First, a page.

When times were better, some construction equipment operators traveled the country, using their specialized skills to follow warm weather all year round.
If you're an engineer and, like me, think the lifestyle offers a certain open-road romance, consider taking your show on the road — to China. Because judging by persistent congestion on at least one of the highways connecting the capital of Beijing to the rest of the country, you'll have job security for years to come.
Heck, you don't even have to be an engineer. In a country where half the drivers have been licensed for less than five years, the Beijing Traffic Management Bureau acts as a sort of motor vehicle licensing center. In addition to building and maintaining roads, the bureau teaches basic driving skills such as how to read a highway sign, how to report an accident, and how to pass other vehicles.
According to the Beijing Transportation Research Center, almost 2,000 new vehicles hit the city's roads every day. So it's not hard to imagine how scheduled repairs to one part of the network could strangle traffic flows 60 miles away. Authorities restrict driving to every other day based on whether license plates contain even or odd numbers, but obviously that's not enough to stave off levels of congestion inconceivable to North Americans.
You could teach your colleagues in the world's second-largest economy (after the United States) the benefits of repairing roads at night, closing roads entirely to speed up repairs, or charging user fees. OK, so we're not a model example of the latter, but China should definitely consider it; part of the reason for the days-long gridlock last month that captured the world's attention (see caption) was that a larger-capacity route charges drivers based on vehicle weight and travel distance.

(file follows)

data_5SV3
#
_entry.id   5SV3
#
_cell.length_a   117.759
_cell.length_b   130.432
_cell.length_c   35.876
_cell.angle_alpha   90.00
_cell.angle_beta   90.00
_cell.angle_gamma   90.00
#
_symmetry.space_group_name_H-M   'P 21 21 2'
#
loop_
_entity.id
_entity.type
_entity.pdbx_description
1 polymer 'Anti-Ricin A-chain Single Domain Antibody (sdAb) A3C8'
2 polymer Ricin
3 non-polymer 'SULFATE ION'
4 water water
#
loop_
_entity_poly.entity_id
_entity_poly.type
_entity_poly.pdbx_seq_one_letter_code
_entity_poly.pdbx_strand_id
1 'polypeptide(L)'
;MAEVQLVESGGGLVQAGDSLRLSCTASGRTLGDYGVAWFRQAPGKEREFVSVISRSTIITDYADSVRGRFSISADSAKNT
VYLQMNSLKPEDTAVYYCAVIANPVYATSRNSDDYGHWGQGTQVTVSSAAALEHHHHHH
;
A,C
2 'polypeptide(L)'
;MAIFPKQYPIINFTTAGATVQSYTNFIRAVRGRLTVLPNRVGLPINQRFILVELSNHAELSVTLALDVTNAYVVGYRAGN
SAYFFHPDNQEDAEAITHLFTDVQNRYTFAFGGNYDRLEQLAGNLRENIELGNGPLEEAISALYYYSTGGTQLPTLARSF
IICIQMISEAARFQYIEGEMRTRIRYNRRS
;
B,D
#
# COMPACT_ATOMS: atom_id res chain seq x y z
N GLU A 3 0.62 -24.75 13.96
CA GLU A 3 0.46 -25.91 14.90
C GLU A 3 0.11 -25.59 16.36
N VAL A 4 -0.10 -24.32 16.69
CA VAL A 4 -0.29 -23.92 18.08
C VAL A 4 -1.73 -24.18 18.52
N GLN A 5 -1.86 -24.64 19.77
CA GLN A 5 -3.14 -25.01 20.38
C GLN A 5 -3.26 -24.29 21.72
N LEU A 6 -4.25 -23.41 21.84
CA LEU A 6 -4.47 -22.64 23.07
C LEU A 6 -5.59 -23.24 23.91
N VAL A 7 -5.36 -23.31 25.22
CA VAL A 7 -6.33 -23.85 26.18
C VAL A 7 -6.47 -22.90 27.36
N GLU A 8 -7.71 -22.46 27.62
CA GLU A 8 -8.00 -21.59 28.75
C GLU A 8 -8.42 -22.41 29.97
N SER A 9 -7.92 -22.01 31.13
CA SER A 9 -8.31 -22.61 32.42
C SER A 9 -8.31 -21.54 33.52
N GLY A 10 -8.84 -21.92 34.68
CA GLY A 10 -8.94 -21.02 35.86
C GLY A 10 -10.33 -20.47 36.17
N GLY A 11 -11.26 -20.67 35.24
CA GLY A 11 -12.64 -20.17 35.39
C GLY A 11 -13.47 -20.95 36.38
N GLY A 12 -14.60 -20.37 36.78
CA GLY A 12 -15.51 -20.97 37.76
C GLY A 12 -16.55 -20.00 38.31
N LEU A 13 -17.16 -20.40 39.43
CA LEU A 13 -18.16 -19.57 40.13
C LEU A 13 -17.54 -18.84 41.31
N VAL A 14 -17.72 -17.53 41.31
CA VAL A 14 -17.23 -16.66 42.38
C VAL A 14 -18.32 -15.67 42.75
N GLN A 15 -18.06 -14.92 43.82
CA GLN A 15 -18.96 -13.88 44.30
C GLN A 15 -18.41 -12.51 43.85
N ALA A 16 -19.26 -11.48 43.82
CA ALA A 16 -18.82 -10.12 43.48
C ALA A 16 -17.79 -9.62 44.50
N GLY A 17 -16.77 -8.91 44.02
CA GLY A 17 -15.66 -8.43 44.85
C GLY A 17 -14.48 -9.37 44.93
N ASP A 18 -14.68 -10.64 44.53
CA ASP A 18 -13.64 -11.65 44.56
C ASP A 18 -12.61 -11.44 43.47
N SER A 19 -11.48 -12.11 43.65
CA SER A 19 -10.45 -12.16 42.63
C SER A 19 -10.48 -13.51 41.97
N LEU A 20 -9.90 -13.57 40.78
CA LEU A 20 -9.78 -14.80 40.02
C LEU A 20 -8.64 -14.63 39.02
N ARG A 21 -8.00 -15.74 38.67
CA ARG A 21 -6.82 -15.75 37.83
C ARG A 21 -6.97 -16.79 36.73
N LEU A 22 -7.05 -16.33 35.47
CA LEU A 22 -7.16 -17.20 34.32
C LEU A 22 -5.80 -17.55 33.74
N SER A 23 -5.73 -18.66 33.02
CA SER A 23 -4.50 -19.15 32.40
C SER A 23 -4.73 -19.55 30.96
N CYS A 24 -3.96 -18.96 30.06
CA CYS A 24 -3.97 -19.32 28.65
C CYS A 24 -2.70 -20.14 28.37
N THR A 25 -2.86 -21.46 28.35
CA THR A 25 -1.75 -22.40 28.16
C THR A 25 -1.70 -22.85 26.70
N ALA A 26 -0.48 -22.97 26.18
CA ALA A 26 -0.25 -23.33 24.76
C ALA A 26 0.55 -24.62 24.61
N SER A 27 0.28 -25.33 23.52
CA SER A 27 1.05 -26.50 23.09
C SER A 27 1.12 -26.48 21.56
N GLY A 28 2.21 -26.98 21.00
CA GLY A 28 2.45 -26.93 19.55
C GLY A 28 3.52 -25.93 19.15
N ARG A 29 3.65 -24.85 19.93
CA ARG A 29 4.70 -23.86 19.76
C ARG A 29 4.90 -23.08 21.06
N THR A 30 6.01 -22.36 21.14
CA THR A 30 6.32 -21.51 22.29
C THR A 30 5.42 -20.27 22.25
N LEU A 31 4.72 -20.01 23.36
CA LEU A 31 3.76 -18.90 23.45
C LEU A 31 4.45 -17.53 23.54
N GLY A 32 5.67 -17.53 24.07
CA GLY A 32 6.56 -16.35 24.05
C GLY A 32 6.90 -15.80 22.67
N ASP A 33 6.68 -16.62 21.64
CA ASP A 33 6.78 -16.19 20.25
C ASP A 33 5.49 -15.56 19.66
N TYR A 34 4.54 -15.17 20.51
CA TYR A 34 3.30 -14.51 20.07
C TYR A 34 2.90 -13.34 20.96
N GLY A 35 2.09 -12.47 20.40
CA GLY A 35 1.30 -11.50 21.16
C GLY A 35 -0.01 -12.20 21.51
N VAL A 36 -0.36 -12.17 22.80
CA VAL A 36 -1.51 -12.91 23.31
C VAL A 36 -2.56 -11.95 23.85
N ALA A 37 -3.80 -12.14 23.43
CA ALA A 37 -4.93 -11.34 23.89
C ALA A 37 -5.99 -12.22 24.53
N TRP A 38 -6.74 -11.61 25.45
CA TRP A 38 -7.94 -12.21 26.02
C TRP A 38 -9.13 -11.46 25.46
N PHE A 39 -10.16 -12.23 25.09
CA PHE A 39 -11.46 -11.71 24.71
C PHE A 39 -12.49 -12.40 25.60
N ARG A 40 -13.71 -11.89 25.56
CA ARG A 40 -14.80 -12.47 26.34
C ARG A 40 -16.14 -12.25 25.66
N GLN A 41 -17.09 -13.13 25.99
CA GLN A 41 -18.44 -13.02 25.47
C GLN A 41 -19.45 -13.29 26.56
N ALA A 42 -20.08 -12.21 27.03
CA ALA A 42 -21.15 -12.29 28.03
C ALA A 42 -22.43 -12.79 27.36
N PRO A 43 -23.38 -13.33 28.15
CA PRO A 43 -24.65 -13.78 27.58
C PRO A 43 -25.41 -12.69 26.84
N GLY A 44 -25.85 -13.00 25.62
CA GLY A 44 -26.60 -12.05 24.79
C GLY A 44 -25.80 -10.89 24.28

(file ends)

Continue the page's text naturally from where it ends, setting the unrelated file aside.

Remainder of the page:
On the other hand, much Chinese media is government-controlled, so who knows what kind of public-awareness campaigns you could launch. Try as I might, I couldn't find the snarl on Beijing's real-time traffic information map. Maybe it's because the gridlocked area was outside the city. Or maybe, as National Broadcasting Co.'s bureau in China reported, the jam wasn't nearly as extensive as reported. Police mobilized at toll booths, weigh stations, and entrance ramps to reroute and otherwise disperse vehicles.
Like the United States, China requires infrastructure agencies to study the environmental ramifications of proposed roads, though I have no idea how that country's rules and regulations compare to ours. Go and find out!
Or stay here and fight the good fight; i.e., stretch as much life out of existing assets. And consider picking up Tom Vanderbilt's 2008 book, Traffic: Why We Drive the Way We Do (and What It Says About Us). It's a fascinating read.
Editor in Chief